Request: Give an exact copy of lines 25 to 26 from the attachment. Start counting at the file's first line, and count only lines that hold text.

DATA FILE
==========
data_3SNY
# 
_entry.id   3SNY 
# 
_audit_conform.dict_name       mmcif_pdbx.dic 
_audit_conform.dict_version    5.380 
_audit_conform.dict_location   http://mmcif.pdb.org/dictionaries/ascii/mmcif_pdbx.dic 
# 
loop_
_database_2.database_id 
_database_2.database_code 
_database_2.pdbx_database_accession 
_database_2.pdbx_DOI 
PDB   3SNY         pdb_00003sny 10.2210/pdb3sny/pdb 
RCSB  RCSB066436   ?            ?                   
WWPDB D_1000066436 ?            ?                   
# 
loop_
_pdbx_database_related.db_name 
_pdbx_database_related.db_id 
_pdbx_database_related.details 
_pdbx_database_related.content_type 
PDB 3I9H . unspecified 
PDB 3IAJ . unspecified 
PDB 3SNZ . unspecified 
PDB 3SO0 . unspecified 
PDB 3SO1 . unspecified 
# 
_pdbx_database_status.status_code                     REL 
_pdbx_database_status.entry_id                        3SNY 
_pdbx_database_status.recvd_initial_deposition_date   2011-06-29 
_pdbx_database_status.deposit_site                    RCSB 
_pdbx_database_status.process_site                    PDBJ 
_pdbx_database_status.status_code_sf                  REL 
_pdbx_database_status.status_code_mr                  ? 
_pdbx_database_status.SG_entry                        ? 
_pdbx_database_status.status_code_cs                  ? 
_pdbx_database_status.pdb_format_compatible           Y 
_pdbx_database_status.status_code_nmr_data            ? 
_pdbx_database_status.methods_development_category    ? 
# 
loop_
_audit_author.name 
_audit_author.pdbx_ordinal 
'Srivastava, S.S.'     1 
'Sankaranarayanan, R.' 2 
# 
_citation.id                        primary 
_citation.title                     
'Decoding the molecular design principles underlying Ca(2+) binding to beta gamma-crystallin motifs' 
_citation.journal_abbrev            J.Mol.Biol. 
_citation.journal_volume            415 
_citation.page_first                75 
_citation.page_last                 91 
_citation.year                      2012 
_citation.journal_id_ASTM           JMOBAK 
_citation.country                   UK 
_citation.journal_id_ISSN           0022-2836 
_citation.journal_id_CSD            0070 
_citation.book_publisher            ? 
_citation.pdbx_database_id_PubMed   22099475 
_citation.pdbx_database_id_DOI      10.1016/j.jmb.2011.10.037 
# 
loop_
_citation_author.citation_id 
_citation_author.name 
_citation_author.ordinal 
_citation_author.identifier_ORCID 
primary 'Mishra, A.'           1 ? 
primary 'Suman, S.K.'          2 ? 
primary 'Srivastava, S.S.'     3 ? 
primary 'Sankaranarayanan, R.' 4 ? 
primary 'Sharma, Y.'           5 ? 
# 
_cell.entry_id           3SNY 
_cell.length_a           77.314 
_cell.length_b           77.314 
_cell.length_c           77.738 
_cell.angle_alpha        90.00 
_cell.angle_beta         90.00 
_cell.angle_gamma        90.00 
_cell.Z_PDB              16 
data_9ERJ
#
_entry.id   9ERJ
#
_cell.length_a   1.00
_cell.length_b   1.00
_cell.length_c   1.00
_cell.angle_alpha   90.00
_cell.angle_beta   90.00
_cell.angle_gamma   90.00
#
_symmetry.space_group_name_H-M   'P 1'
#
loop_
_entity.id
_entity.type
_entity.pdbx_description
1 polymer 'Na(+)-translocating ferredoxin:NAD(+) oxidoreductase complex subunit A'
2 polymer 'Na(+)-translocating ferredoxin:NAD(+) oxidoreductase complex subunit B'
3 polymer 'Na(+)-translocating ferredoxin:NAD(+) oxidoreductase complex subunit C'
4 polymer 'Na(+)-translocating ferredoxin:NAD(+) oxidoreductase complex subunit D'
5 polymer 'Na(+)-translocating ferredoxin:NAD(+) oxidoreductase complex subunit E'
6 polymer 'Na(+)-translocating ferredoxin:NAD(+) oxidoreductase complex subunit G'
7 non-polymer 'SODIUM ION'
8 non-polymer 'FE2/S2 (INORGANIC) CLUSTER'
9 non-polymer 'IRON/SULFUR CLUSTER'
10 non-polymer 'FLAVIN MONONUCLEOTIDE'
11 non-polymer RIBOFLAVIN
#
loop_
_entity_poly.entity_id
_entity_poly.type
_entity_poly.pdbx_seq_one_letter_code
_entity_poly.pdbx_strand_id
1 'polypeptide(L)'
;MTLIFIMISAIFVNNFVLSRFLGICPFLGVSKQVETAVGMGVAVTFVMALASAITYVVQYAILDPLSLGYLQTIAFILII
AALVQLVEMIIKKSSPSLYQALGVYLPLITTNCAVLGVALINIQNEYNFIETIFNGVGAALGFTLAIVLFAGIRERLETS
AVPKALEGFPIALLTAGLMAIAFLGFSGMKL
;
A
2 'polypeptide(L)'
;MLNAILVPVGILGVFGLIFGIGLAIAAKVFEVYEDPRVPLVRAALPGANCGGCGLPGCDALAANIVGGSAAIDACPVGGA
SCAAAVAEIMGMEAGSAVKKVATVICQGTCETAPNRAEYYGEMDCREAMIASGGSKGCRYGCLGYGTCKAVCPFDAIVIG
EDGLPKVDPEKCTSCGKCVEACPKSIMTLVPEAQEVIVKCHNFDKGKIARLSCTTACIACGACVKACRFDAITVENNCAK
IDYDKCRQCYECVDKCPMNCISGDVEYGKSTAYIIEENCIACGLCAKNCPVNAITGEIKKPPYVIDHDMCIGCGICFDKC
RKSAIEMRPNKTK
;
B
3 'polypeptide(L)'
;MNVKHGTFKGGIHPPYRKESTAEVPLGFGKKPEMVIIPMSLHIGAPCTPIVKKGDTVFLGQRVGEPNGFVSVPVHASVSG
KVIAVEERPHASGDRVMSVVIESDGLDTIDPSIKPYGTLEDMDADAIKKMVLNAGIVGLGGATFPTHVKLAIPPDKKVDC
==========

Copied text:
PDB 3SNZ . unspecified 
PDB 3SO0 . unspecified 